By Zvamaida Murwira
There is a real risk by political parties to undermine the spirit behind the women’s quota system which is provided for in the Constitution aimed at empowering women by reserving 60 National Assembly seats for them.
Mr Speaker Sir, an observation on candidates as the country races towards the July 30, 2018 harmonised elections, showed that some women MPs with geographical constituencies have given up those to take up seats under the proportional representation system which the Constitution envisages should be taken up by a woman who wants to be a legislator for the first time.
Needless to say the objective of such a provision is to elevate disadvantaged, but gifted women in decision making bodies such as Parliament.
There are many examples, but one that quickly comes to mind is Mufakose MP, Ms Paurina Mpariwa (MDC-Alliance), who has been MP for that area for almost 20 years, but suddenly relinquished contesting that constituency to take up a seat under the proportionate representation system.
There is also Ms Lynette Karenyi, chairwoman of the Nelson Chamisa led MDC faction who has been a legislator during the Seventh Parliament.
Mr Speaker Sir, there is no need to mention that the women’s quota system was received with a lot of jubilation by women activists as an important milestone that would transform the political landscape of the country by empowering them. They had been previously marginalised due to various factors and other culturally related issues.
Women representation in the Parliament of Zimbabwe has improved to 35 percent, the highest since 1980. This was mainly achieved through the constitutional provision that 60 seats must be given to women through the proportional representation (PR) quota.
The inclusion of the 60 female MPs is over and above the 210 legislators with geographical constituencies where they are still free to contest with their male counterpart.
Section 124 (b) of the new Constitution reads:
“. . . For the life of the first two Parliaments after the effective date, an additional sixty women members, six from each of the provinces into which Zimbabwe is divided, elected through a system of proportional representation based on the votes cast for candidates representing political parties in a general election for constituency members in the provinces . . .”
The adoption of the women’s quota system by Zimbabwe was in line with relevant international instruments relating to full political rights for women, among them the Universal Declaration of Human Rights, Convention on the Elimination of All Forms of Discrimination against Women (CEDAW), and the Convention on the Political Rights of Women.
What this means, Mr Speaker Sir, is that the provision will only be valid for the first two terms of Parliament, meaning it will run up 2023.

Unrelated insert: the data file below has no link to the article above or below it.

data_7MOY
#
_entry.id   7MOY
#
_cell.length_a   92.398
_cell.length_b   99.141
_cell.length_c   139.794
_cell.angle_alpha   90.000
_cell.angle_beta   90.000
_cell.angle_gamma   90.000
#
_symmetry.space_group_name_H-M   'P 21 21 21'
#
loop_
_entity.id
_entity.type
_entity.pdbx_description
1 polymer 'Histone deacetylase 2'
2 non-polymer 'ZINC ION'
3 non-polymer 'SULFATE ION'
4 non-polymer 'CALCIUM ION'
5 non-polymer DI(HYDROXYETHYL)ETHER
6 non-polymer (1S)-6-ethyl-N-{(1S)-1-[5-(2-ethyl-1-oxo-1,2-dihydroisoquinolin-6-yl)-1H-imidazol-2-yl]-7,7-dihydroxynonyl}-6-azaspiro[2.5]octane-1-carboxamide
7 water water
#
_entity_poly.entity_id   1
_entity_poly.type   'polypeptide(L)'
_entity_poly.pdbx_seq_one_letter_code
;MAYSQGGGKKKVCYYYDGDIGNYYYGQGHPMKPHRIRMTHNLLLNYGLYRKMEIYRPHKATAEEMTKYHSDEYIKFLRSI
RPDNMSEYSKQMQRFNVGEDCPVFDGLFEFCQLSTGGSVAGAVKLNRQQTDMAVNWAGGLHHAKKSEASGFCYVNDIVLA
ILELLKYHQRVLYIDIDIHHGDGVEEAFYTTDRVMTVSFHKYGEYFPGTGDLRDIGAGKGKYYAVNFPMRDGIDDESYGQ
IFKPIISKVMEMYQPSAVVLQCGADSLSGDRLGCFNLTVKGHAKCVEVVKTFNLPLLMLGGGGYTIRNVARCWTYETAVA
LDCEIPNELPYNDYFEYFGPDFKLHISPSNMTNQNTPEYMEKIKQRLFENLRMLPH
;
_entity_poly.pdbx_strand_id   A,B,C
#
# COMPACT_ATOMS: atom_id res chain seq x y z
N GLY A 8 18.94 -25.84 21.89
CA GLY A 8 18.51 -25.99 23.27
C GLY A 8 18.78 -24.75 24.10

There are already fears within political circles that without the extension of the quota representation of women in both political parties and Parliament, gender representation in politics will be taken 15 years back, where it stood at 10 percent.
Coming from a background of little resources, political violence, skewed political structures that are in favour of men and patriarchal practices that regarded women as inferior and weak political partners, women might find themselves in the cold — again — if no drastic action is taken by political parties.
Mr Speaker Sir, it appears that political parties are taking advantage of the absence of an enabling law as envisaged by the Constitution that bars such practices.
If the practice is allowed to persist, Mr Speaker Sir, attaining gender parity would remain a pipe dream if political parties do not demonstrate commitment to fulfil the letter and spirit of that objective.
In all fairness, Mr Speaker Sir, what would motivate a sitting female MP to take up a seat reserved for those that are disadvantaged.
Women activists would need to be forgiven for concluding that greed, ego and personal aggrandisement is what is motivating sitting MPs and former women legislators to take up seats earmarked for the marginalised.
The intention of the legislature, in coming up with such a legal instrument was to empower disadvantaged women who aspire to be legislators, but were failing to realise it owing to various factors such as resources.
It is also sad that affected women in those political parties have been silent when a window that had been created for them is being closed by colleagues.
Affected women should raise the red flag in their political parties and expose their leadership for paying lip service to women empowerment programmes.
The only way forward, Mr Speaker Sir, is for Parliament to enact laws that ensure that political parties observe the spirit of the constitutional provision.
If that is not done, the intended objectives of the provision will not be achieved given that there is timeline within which it would be in effect.
Already, Mr Speaker Sir, women lobby organisations and activists have started lobbying for the extension of the legal provision from its current two five-year term, saying it was too short a period for them to attain full empowerment.
This means, Mr Speaker Sir, that strict observance of the intention of the legislator in coming with that legal instrument is of paramount importance otherwise women would continue to complain that they were being marginalised.